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Chemogenetic Modulation and Single-Photon Calcium Imaging in Anterior Cingulate Cortex Reveal a Mechanism for Effort-Based Decisions.

  • Author(s): Hart, Evan E
  • Blair, Garrett J
  • O'Dell, Thomas J
  • Blair, Hugh T
  • Izquierdo, Alicia
  • et al.
Abstract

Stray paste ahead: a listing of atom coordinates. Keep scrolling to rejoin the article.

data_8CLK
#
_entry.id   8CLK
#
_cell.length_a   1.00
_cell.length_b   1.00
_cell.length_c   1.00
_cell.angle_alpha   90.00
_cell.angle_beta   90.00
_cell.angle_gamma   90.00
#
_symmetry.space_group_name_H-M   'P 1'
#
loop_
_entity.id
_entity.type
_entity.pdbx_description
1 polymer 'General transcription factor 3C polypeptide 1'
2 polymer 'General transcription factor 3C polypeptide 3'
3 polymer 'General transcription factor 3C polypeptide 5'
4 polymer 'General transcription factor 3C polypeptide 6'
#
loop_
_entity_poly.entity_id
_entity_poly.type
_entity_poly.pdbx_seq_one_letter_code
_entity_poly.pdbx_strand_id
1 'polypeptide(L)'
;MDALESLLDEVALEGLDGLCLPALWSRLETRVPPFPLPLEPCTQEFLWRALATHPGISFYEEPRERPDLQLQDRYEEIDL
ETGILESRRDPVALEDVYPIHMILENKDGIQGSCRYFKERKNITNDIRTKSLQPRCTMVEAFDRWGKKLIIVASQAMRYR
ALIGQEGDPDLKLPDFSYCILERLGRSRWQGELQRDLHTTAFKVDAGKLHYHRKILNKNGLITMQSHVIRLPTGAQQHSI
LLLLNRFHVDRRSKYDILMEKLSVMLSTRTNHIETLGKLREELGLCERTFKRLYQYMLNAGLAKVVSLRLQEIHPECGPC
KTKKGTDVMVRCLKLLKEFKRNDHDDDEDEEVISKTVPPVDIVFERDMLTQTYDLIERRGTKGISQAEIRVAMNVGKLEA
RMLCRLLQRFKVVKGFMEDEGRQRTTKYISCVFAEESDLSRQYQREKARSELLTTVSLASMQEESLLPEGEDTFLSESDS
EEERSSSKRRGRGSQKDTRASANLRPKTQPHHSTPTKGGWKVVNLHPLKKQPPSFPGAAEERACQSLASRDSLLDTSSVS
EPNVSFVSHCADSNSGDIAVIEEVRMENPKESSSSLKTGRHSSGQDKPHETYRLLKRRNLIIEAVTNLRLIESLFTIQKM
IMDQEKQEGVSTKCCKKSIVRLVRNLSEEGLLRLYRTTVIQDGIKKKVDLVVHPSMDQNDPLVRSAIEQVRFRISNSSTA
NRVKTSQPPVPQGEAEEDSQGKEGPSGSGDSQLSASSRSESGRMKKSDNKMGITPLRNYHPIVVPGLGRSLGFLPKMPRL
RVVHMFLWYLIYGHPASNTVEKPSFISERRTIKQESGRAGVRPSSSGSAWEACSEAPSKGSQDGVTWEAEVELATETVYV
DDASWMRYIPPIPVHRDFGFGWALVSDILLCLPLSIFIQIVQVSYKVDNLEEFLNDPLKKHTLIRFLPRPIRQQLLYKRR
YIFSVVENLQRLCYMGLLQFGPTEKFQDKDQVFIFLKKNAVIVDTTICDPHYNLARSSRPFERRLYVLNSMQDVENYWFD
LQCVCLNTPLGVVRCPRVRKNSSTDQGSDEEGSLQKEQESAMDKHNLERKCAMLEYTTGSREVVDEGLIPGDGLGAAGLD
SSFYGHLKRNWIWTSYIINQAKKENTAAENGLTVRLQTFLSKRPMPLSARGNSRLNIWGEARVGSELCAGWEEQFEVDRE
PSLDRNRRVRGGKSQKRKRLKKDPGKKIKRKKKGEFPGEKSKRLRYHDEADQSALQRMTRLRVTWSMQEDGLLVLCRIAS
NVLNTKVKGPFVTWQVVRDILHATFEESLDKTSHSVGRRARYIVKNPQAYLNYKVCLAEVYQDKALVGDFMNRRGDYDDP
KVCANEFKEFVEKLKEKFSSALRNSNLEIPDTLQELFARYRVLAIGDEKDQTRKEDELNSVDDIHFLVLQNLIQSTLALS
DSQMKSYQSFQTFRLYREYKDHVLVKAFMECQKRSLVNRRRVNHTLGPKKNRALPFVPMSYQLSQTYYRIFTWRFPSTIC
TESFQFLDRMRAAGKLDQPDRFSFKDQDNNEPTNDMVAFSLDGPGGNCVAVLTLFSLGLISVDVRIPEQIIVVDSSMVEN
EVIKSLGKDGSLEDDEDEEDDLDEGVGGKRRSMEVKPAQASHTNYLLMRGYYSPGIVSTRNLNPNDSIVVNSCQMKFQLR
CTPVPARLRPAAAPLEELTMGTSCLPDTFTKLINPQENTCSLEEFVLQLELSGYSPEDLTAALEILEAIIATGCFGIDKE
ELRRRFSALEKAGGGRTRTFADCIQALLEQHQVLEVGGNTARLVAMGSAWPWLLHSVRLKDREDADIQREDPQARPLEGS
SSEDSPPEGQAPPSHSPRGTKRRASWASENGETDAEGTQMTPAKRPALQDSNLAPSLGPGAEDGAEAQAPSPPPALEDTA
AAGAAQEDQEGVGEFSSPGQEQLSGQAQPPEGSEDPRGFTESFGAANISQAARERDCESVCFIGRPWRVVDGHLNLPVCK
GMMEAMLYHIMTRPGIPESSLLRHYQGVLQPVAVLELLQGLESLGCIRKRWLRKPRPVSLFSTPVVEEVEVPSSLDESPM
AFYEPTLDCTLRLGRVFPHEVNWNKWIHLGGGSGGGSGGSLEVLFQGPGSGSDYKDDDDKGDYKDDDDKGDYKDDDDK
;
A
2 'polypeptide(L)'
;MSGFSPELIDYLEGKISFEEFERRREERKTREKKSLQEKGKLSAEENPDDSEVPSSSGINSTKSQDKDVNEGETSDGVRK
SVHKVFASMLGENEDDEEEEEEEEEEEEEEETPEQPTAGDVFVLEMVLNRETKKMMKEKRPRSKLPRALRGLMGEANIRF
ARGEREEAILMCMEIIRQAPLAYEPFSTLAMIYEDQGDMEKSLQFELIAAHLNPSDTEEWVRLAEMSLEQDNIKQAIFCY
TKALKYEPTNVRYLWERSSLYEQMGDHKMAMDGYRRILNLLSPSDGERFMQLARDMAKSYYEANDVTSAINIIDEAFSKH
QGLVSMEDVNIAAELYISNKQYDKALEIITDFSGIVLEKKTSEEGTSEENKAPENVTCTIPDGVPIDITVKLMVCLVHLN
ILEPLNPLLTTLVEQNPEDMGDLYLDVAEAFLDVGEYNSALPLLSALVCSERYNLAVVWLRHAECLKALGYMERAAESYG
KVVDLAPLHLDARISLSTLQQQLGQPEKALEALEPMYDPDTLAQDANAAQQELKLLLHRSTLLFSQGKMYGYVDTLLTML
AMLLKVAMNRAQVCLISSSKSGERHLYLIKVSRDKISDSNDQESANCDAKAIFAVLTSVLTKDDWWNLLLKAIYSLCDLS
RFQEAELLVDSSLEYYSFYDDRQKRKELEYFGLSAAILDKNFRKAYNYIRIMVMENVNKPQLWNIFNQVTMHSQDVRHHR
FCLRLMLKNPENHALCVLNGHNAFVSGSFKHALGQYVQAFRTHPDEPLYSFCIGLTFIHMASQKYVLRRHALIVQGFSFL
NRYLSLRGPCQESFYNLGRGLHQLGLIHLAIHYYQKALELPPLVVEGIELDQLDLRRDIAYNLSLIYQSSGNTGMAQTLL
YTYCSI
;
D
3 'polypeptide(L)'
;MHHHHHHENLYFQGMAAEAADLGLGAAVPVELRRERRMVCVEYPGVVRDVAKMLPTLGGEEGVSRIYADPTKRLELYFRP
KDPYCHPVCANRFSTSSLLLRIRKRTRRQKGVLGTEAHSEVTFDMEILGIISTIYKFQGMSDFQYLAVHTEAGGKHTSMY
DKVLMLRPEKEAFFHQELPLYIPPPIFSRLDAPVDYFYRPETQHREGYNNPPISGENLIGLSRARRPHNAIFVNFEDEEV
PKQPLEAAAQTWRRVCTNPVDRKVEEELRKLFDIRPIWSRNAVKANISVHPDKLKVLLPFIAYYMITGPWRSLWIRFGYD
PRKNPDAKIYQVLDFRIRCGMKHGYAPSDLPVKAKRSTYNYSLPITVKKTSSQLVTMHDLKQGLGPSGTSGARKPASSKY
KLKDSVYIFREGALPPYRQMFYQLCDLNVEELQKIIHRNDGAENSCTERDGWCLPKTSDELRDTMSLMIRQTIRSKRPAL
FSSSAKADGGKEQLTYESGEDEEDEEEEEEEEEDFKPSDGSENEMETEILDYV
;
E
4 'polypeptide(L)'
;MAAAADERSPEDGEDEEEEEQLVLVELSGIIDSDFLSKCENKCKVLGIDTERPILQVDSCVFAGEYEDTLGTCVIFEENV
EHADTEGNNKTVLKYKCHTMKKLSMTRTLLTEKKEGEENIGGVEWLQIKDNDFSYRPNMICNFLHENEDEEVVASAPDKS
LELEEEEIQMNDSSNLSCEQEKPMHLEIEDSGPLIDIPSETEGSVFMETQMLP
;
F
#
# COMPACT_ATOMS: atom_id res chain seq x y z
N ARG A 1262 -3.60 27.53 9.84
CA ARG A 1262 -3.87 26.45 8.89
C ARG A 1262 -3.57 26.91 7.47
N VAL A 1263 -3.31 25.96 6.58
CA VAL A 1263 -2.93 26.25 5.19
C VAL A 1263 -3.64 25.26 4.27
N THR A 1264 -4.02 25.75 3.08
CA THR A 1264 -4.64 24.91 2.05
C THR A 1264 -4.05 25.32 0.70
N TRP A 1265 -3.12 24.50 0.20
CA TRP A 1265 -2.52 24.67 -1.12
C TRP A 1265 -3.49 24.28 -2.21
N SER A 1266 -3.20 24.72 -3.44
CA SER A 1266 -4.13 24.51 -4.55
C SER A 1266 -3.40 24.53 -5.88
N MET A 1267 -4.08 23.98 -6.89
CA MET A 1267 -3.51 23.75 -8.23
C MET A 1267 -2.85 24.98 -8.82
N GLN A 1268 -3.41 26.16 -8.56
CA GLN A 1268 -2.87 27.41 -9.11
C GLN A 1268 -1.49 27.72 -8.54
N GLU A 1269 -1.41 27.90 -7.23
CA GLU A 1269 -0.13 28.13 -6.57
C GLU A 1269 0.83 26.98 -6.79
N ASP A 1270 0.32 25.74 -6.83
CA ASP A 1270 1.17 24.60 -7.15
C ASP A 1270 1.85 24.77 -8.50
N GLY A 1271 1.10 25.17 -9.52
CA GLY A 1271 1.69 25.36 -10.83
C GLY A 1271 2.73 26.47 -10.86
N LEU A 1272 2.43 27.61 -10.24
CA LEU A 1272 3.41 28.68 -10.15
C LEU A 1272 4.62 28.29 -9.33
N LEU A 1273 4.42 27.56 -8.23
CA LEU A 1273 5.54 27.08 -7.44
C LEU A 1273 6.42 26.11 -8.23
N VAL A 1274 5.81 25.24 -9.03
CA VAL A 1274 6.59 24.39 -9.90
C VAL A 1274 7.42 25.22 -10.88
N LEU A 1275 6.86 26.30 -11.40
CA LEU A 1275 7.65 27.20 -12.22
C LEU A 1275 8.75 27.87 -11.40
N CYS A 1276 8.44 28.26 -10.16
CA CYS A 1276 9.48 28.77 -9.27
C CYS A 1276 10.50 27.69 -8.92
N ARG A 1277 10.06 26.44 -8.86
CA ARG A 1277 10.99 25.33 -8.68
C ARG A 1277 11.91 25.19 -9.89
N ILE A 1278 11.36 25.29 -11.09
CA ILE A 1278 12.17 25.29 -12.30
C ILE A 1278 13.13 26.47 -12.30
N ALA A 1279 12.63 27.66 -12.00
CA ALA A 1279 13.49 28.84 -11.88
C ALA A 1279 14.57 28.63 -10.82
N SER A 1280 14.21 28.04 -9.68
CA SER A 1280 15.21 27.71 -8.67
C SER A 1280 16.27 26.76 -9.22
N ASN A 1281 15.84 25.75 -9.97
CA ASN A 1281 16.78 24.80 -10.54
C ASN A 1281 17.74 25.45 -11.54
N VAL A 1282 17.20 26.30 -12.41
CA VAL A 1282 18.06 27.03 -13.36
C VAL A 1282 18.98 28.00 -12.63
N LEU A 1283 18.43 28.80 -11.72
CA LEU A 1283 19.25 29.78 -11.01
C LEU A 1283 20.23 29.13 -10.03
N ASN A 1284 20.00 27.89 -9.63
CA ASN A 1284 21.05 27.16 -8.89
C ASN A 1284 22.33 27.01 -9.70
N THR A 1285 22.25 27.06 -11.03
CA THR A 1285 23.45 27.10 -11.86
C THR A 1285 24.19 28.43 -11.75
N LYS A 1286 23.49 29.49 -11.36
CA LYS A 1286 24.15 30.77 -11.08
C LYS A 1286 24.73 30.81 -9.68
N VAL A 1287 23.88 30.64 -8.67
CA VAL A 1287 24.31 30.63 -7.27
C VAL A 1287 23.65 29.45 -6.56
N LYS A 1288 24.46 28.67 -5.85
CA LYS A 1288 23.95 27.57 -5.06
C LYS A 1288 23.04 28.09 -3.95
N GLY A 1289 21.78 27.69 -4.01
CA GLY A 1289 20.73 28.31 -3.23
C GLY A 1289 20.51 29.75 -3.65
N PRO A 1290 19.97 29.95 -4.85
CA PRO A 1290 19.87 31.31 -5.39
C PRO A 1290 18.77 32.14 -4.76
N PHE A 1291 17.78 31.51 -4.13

The ACC is implicated in effort exertion and choices based on effort cost, but it is still unclear how it mediates this cost-benefit evaluation. Here, male rats were trained to exert effort for a high-value reward (sucrose pellets) in a progressive ratio lever-pressing task. Trained rats were then tested in two conditions: a no-choice condition where lever-pressing for sucrose was the only available food option, and a choice condition where a low-value reward (lab chow) was freely available as an alternative to pressing for sucrose. Disruption of ACC, via either chemogenetic inhibition or excitation, reduced lever-pressing in the choice, but not in the no-choice, condition. We next looked for value coding cells in ACC during effortful behavior and reward consumption phases during choice and no-choice conditions. For this, we used in vivo miniaturized fluorescence microscopy to reliably track responses of the same cells and compare how ACC neurons respond during the same effortful behavior where there was a choice versus when there was no-choice. We found that lever-press and sucrose-evoked responses were significantly weaker during choice compared with no-choice sessions, which may have rendered them more susceptible to chemogenetic disruption. Together, findings from our interference experiments and neural recordings suggest that a mechanism by which ACC mediates effortful decisions is in the discrimination of the utility of available options. ACC regulates these choices by providing a stable population code for the relative value of different options.SIGNIFICANCE STATEMENT The ACC is implicated in effort-based decision-making. Here, we used chemogenetics and in vivo calcium imaging to explore its mechanism. Rats were trained to lever press for a high-value reward and tested in two conditions: a no-choice condition where lever-pressing for the high-value reward was the only option, and a choice condition where a low-value reward was also available. Inhibition or excitation of ACC reduced effort toward the high-value option, but only in the choice condition. Neural responses in ACC were weaker in the choice compared with the no-choice condition. A mechanism by which ACC regulates effortful decisions is in providing a stable population code for the discrimination of the utility of available options.

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